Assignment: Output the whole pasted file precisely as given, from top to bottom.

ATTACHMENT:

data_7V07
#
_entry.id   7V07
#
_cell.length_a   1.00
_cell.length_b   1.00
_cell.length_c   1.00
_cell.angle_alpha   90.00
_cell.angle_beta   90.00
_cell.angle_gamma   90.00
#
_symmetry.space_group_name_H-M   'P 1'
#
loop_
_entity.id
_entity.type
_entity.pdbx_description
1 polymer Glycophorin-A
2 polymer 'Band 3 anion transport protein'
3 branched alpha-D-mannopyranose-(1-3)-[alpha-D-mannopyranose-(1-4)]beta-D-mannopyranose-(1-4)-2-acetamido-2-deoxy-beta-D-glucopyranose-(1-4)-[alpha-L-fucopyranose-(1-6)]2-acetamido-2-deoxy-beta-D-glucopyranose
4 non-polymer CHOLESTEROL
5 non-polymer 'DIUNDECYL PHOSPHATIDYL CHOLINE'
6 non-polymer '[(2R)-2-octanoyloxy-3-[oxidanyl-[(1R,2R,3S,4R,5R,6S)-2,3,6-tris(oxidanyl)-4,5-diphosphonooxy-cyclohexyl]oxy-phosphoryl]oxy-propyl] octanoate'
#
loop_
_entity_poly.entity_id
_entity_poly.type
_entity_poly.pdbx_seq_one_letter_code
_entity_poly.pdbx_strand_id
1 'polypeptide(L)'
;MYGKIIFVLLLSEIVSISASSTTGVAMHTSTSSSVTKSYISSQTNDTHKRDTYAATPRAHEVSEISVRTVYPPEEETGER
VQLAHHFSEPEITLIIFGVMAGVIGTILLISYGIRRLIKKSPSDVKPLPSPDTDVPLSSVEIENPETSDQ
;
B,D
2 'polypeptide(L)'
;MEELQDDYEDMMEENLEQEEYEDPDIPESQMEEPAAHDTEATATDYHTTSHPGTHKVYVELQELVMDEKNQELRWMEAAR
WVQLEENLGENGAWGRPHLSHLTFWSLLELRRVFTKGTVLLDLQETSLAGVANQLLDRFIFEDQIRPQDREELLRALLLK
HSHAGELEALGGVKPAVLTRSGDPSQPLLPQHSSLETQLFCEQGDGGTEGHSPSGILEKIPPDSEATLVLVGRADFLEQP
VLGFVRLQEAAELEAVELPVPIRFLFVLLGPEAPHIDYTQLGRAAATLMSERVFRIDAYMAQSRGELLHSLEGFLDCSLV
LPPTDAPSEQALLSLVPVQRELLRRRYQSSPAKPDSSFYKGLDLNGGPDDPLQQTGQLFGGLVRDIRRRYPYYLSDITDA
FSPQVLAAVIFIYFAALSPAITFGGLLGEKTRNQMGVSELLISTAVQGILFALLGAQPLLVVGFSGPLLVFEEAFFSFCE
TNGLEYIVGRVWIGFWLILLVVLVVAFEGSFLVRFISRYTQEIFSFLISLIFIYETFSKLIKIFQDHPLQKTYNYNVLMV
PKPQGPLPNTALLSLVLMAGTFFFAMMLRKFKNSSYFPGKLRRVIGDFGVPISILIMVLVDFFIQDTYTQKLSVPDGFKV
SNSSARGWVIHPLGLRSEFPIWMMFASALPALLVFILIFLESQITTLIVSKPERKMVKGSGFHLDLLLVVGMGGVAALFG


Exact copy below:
data_7V07
#
_entry.id   7V07
#
_cell.length_a   1.00
_cell.length_b   1.00
_cell.length_c   1.00
_cell.angle_alpha   90.00
_cell.angle_beta   90.00
_cell.angle_gamma   90.00
#
_symmetry.space_group_name_H-M   'P 1'
#
loop_
_entity.id
_entity.type
_entity.pdbx_description
1 polymer Glycophorin-A
2 polymer 'Band 3 anion transport protein'
3 branched alpha-D-mannopyranose-(1-3)-[alpha-D-mannopyranose-(1-4)]beta-D-mannopyranose-(1-4)-2-acetamido-2-deoxy-beta-D-glucopyranose-(1-4)-[alpha-L-fucopyranose-(1-6)]2-acetamido-2-deoxy-beta-D-glucopyranose
4 non-polymer CHOLESTEROL
5 non-polymer 'DIUNDECYL PHOSPHATIDYL CHOLINE'
6 non-polymer '[(2R)-2-octanoyloxy-3-[oxidanyl-[(1R,2R,3S,4R,5R,6S)-2,3,6-tris(oxidanyl)-4,5-diphosphonooxy-cyclohexyl]oxy-phosphoryl]oxy-propyl] octanoate'
#
loop_
_entity_poly.entity_id
_entity_poly.type
_entity_poly.pdbx_seq_one_letter_code
_entity_poly.pdbx_strand_id
1 'polypeptide(L)'
;MYGKIIFVLLLSEIVSISASSTTGVAMHTSTSSSVTKSYISSQTNDTHKRDTYAATPRAHEVSEISVRTVYPPEEETGER
VQLAHHFSEPEITLIIFGVMAGVIGTILLISYGIRRLIKKSPSDVKPLPSPDTDVPLSSVEIENPETSDQ
;
B,D
2 'polypeptide(L)'
;MEELQDDYEDMMEENLEQEEYEDPDIPESQMEEPAAHDTEATATDYHTTSHPGTHKVYVELQELVMDEKNQELRWMEAAR
WVQLEENLGENGAWGRPHLSHLTFWSLLELRRVFTKGTVLLDLQETSLAGVANQLLDRFIFEDQIRPQDREELLRALLLK
HSHAGELEALGGVKPAVLTRSGDPSQPLLPQHSSLETQLFCEQGDGGTEGHSPSGILEKIPPDSEATLVLVGRADFLEQP
VLGFVRLQEAAELEAVELPVPIRFLFVLLGPEAPHIDYTQLGRAAATLMSERVFRIDAYMAQSRGELLHSLEGFLDCSLV
LPPTDAPSEQALLSLVPVQRELLRRRYQSSPAKPDSSFYKGLDLNGGPDDPLQQTGQLFGGLVRDIRRRYPYYLSDITDA
FSPQVLAAVIFIYFAALSPAITFGGLLGEKTRNQMGVSELLISTAVQGILFALLGAQPLLVVGFSGPLLVFEEAFFSFCE
TNGLEYIVGRVWIGFWLILLVVLVVAFEGSFLVRFISRYTQEIFSFLISLIFIYETFSKLIKIFQDHPLQKTYNYNVLMV
PKPQGPLPNTALLSLVLMAGTFFFAMMLRKFKNSSYFPGKLRRVIGDFGVPISILIMVLVDFFIQDTYTQKLSVPDGFKV
SNSSARGWVIHPLGLRSEFPIWMMFASALPALLVFILIFLESQITTLIVSKPERKMVKGSGFHLDLLLVVGMGGVAALFG